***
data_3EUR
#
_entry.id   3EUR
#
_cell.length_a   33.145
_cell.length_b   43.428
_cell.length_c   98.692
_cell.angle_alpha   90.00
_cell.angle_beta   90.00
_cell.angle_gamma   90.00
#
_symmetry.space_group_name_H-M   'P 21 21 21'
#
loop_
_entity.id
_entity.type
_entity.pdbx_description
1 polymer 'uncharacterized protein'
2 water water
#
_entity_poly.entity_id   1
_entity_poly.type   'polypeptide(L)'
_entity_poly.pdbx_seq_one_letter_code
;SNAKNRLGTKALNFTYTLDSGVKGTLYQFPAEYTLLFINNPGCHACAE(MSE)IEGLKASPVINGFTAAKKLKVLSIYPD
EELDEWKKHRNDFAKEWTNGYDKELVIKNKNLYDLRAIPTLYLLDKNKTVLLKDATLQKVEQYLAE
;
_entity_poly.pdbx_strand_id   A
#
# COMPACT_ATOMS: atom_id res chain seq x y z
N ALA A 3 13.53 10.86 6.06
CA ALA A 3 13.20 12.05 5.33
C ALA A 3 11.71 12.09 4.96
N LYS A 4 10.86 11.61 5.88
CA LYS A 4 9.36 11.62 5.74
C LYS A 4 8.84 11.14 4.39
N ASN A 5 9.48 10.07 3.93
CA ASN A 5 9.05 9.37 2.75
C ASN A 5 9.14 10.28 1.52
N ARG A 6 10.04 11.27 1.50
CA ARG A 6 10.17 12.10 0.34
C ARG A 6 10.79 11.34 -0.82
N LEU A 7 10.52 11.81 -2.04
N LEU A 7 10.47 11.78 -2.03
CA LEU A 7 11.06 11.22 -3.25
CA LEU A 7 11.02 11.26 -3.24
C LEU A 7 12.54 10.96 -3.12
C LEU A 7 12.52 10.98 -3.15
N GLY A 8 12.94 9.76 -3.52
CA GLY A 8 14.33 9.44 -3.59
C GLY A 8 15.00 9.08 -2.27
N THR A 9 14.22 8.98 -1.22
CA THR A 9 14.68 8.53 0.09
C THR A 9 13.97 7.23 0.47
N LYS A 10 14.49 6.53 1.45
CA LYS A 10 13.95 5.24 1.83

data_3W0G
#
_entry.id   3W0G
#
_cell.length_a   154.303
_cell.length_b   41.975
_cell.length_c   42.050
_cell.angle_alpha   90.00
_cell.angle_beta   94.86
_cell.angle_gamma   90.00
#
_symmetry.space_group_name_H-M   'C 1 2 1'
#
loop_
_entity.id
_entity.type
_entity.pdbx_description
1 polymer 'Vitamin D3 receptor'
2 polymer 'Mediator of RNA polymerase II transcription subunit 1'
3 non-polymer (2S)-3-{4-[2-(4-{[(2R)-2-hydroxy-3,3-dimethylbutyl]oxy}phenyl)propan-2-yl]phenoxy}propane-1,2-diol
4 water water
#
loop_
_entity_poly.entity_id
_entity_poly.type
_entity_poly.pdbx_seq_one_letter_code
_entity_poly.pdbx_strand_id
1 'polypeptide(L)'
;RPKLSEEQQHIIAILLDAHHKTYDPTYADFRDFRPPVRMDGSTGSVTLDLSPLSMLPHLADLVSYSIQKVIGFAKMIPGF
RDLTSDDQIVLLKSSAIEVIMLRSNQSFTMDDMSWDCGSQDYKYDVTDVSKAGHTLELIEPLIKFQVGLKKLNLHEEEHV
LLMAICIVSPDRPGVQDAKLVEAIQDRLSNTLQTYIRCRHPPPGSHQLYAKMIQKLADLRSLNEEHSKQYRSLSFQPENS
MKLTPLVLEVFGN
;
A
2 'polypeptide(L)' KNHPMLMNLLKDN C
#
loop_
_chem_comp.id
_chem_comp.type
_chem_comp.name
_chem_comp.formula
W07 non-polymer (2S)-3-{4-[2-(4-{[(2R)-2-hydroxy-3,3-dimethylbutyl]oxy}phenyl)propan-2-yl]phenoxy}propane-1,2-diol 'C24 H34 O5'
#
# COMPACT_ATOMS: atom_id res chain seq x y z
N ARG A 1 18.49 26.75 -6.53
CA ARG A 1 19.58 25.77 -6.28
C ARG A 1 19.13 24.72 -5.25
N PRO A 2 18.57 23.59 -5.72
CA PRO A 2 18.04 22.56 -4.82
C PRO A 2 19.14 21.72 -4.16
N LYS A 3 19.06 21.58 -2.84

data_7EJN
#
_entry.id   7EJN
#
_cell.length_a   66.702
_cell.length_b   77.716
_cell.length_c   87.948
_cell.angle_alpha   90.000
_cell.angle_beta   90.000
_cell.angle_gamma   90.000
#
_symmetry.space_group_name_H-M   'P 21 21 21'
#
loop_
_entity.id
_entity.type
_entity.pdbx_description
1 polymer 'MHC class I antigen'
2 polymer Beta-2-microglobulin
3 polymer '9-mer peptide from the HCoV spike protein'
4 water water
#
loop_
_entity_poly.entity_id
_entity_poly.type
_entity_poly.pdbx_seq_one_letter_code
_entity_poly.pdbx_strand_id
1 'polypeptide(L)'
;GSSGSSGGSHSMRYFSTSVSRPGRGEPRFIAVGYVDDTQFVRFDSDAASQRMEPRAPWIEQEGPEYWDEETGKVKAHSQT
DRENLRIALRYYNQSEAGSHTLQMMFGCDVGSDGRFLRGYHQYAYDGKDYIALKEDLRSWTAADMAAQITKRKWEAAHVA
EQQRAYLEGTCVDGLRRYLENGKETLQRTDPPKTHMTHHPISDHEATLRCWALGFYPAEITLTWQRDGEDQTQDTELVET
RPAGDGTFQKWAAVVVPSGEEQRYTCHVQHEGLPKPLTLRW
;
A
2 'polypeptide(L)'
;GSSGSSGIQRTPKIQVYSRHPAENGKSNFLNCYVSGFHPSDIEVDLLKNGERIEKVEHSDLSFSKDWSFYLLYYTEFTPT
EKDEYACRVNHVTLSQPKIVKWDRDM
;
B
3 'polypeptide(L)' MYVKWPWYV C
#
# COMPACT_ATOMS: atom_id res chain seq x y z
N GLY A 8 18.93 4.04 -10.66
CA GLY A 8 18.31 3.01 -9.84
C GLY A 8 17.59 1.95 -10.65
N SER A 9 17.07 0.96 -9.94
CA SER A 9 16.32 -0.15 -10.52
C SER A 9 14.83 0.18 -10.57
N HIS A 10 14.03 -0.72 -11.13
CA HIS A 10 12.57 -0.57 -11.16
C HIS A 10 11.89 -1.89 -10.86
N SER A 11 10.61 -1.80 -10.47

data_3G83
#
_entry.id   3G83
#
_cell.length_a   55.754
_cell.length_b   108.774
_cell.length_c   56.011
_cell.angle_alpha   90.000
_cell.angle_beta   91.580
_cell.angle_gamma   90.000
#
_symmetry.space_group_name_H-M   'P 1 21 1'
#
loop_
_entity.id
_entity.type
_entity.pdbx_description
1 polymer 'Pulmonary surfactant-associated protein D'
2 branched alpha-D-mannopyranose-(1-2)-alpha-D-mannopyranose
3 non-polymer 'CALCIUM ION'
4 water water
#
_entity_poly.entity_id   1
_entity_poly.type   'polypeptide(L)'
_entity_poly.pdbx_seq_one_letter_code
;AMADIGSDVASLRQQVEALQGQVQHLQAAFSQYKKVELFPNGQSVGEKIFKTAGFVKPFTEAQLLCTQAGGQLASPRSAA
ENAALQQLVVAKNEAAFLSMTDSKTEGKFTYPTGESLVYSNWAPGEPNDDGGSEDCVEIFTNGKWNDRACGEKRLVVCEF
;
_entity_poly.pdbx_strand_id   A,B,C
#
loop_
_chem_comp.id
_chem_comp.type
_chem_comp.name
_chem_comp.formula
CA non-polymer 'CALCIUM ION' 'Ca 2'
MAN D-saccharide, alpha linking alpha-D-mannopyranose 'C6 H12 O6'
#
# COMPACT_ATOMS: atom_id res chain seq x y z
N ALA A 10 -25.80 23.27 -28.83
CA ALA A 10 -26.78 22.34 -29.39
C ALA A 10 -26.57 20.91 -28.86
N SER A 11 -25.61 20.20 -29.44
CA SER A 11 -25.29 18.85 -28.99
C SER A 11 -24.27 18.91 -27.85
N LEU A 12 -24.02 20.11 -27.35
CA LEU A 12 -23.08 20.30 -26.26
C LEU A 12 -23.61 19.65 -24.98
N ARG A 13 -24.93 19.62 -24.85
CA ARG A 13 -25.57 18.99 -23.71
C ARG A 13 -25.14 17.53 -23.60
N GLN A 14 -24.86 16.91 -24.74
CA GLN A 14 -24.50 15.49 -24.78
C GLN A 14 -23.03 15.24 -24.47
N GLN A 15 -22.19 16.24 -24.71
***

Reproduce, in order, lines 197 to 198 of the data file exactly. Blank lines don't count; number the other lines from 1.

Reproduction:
# COMPACT_ATOMS: atom_id res chain seq x y z
N ALA A 10 -25.80 23.27 -28.83